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Time and Date in dual boot Linux/Windows 10 not accurate


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#1 paul88ks

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Posted 04 August 2017 - 11:11 PM

 I have a Dual boot Windows 10 / Linux Mint machine. Here's the problem- when I boot into either one,the time will be off 6 hours- I correct it,and boot into the other and the time there is off 6 hours.I correct it,and boot into the other side and the same thing happens again. I placed the bootloader into the Windows bootloader.I don't know if that has anything to do with it or not. Anyone else had this issue,and if so how do I correct it? I have disabled automatic time settings in WIn 10 and set and locked the time settings in Linux,still happens- Paul



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#2 zainmax

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Posted 05 August 2017 - 12:03 AM

Operating systems store and retrieve the time in the hardware clock located on your motherboard so that it can keep track of the time even when the system does not have power. Most operating systems (Linux/Unix/Mac) store the time on the hardware clock as UTC by default, though some systems (notably Microsoft Windows) store the time on the hardware clock as the 'local' time. This causes problems in a dual boot system if both systems view the hardware clock differently.

The advantage of having the hardware clock as UTC is that you don't need to change the hardware clock when moving between timezones or when Daylight Savings Time (DST) begins or ends as UTC does not have DST or timezone offsets.

Changing Linux to use local time is easier and more reliable than changing Windows to use UTC, so dual-boot Linux/Windows systems tend to use local time.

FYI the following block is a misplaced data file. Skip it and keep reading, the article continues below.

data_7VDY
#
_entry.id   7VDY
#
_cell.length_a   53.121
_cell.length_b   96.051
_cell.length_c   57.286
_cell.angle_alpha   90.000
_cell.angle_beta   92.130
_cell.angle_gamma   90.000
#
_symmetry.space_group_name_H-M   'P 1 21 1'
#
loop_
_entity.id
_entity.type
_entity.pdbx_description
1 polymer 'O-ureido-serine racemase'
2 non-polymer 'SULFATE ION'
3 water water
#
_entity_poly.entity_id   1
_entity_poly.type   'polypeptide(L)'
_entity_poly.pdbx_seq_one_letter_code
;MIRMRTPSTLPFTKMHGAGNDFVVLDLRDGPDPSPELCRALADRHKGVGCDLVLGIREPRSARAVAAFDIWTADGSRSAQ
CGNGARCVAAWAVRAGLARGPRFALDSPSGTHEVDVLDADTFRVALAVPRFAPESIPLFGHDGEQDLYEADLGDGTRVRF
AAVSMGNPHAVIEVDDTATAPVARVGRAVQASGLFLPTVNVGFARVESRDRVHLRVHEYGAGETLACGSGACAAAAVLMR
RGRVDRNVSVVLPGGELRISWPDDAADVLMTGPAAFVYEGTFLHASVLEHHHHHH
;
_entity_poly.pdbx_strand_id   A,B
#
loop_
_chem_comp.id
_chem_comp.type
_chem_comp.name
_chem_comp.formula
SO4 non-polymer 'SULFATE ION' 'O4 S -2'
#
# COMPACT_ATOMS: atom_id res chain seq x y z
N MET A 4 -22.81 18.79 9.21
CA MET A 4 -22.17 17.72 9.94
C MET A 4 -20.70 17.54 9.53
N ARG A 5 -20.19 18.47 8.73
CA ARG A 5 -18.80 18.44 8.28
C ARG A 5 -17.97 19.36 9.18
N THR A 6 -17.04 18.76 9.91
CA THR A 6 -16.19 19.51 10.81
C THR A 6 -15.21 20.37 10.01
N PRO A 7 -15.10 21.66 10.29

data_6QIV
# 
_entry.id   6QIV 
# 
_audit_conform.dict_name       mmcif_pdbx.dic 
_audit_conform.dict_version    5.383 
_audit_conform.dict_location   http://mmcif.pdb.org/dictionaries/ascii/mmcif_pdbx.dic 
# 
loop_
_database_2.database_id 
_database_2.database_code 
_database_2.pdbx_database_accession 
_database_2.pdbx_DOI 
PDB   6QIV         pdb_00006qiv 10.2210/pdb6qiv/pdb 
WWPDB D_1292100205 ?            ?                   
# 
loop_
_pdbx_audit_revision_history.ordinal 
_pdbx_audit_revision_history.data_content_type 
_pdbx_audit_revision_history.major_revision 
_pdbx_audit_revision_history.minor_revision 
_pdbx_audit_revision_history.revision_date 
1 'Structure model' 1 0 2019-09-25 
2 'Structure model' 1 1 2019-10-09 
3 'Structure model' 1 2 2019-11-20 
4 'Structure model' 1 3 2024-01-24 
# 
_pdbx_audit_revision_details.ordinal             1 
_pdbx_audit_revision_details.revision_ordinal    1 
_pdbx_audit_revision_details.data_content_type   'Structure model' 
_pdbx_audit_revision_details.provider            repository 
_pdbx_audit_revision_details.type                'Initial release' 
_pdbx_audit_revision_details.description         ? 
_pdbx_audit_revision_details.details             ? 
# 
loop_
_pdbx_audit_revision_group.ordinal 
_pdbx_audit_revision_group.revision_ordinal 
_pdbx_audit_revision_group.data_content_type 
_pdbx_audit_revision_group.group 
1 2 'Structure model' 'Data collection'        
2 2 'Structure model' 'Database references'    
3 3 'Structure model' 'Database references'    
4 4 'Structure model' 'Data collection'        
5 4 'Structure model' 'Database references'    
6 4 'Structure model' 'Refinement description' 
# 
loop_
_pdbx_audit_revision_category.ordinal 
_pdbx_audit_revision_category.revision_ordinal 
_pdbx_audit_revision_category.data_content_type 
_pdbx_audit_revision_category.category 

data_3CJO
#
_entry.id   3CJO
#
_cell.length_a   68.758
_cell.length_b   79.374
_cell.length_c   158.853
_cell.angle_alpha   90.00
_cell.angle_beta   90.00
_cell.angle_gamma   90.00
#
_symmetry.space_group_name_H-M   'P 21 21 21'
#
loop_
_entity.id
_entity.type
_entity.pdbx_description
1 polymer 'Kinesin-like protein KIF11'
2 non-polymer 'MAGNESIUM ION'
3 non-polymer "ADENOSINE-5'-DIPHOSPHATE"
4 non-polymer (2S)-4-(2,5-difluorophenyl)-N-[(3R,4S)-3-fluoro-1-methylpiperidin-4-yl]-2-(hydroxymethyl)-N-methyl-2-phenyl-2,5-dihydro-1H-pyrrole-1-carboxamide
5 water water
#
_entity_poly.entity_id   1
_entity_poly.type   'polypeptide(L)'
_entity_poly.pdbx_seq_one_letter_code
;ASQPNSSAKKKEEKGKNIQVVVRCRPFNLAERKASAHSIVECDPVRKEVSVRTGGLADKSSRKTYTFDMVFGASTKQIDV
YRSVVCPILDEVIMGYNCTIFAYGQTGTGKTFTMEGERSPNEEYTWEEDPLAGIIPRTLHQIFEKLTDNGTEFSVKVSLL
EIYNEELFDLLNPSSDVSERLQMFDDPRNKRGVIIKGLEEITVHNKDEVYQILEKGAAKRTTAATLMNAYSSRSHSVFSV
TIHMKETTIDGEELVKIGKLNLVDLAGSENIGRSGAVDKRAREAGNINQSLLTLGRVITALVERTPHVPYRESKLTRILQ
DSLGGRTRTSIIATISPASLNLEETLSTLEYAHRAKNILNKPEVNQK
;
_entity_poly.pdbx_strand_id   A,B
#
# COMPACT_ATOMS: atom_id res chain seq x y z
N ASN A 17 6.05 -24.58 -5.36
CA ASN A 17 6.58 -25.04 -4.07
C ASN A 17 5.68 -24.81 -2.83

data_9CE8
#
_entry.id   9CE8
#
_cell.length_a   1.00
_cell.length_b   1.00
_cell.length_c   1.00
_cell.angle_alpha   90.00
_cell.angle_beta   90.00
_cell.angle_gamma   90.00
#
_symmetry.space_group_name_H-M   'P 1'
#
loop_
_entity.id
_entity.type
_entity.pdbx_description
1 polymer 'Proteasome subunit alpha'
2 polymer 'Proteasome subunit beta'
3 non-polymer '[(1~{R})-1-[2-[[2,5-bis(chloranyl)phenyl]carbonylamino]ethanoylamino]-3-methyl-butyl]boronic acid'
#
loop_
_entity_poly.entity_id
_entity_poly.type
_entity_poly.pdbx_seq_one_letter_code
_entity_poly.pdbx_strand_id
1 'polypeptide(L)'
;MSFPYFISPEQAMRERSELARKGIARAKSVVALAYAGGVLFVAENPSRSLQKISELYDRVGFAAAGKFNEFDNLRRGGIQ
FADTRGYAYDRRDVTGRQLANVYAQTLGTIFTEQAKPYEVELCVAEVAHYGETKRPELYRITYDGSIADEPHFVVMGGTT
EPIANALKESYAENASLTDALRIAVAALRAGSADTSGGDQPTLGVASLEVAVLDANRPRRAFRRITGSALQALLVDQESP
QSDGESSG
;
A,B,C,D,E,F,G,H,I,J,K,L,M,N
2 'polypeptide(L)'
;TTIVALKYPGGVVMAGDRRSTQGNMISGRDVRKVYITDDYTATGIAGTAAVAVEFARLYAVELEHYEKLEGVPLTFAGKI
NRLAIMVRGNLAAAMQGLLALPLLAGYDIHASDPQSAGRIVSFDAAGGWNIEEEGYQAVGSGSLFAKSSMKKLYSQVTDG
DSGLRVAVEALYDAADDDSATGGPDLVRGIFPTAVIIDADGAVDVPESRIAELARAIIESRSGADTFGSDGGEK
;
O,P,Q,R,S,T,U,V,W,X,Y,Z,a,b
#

Read more about how to fix this problem

https://askubuntu.com/questions/800914/clock-shows-wrong-time-after-switching-from-ubuntu-to-windows-10
http://lifehacker.com/5742148/fix-windows-clock-issues-when-dual-booting-with-os-x
https://www.howtogeek.com/211144/how-to-get-windows-and-linux-clocks-to-display-the-correct-and-matching-time-dual-boot/

Edited by zainmax, 05 August 2017 - 12:04 AM.


#3 paul88ks

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Posted 05 August 2017 - 01:43 AM

 

Operating systems store and retrieve the time in the hardware clock located on your motherboard so that it can keep track of the time even when the system does not have power. Most operating systems (Linux/Unix/Mac) store the time on the hardware clock as UTC by default, though some systems (notably Microsoft Windows) store the time on the hardware clock as the 'local' time. This causes problems in a dual boot system if both systems view the hardware clock differently.

The advantage of having the hardware clock as UTC is that you don't need to change the hardware clock when moving between timezones or when Daylight Savings Time (DST) begins or ends as UTC does not have DST or timezone offsets.

Changing Linux to use local time is easier and more reliable than changing Windows to use UTC, so dual-boot Linux/Windows systems tend to use local time.

Read more about how to fix this problem